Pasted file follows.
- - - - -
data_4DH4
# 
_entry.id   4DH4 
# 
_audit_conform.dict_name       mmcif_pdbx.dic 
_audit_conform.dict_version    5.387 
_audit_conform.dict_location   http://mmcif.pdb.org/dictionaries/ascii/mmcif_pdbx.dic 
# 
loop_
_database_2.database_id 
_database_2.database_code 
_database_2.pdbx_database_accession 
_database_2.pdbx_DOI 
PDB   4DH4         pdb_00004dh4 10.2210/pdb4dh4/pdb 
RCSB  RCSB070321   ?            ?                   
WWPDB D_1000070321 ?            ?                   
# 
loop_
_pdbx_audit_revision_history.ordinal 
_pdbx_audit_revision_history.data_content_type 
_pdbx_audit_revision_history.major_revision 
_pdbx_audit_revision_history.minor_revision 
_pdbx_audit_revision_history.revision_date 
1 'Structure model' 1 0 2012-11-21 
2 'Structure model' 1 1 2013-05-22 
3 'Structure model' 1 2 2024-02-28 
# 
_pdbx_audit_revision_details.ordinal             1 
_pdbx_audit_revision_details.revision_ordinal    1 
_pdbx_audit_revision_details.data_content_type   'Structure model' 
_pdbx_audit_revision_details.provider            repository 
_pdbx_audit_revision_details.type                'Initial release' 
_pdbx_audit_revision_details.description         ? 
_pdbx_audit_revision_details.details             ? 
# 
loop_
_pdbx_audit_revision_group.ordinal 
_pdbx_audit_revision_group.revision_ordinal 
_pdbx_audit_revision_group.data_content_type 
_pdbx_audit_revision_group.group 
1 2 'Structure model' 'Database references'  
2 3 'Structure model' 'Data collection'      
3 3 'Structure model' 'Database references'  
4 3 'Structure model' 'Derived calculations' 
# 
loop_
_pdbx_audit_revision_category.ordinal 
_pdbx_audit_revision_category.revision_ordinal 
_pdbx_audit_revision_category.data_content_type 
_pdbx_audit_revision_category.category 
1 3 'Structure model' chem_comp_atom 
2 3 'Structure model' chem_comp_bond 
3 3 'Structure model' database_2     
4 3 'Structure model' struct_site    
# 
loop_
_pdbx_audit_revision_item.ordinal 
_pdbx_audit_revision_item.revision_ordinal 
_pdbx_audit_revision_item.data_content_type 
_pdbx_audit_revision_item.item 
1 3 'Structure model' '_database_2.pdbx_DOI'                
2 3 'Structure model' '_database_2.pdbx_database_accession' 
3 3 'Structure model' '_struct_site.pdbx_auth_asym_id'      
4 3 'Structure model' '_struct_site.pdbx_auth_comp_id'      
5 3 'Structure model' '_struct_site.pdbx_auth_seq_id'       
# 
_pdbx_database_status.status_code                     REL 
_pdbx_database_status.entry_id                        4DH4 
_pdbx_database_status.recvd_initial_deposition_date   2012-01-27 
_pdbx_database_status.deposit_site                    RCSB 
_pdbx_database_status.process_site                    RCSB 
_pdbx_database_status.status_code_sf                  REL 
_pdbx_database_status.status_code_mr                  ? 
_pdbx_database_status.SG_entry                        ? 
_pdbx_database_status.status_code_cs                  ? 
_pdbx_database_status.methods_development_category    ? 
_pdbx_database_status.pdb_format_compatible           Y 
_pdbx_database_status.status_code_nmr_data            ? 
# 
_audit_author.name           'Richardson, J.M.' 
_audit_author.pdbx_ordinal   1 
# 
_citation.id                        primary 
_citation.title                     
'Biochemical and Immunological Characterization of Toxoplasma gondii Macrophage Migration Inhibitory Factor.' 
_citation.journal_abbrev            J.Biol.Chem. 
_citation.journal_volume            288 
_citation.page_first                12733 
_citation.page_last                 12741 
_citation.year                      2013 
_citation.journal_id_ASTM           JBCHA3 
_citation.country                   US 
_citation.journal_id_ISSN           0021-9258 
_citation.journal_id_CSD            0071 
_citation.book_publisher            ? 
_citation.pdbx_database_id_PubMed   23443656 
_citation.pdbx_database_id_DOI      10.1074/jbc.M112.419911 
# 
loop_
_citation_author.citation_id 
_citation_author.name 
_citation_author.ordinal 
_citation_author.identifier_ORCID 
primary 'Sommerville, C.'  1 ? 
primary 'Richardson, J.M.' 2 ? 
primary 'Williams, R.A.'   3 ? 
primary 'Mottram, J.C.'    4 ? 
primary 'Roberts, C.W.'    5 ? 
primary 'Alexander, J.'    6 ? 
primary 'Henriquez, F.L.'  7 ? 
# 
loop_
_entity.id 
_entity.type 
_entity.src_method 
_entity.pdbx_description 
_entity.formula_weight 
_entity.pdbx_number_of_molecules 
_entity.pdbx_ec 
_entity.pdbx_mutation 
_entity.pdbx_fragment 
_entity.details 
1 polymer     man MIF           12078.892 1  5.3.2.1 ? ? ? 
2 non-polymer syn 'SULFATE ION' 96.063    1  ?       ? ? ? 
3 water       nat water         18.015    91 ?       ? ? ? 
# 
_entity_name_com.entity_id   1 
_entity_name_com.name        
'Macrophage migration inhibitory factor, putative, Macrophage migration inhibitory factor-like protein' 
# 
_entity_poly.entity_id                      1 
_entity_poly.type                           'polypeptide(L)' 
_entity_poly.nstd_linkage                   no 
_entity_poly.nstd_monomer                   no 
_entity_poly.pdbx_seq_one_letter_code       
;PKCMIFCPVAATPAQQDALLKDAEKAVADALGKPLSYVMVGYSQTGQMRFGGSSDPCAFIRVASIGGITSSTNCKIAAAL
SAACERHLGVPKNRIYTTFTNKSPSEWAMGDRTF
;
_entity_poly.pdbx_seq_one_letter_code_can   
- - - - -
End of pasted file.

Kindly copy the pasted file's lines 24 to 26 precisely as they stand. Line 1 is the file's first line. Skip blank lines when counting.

1 'Structure model' 1 0 2012-11-21 
2 'Structure model' 1 1 2013-05-22 
3 'Structure model' 1 2 2024-02-28 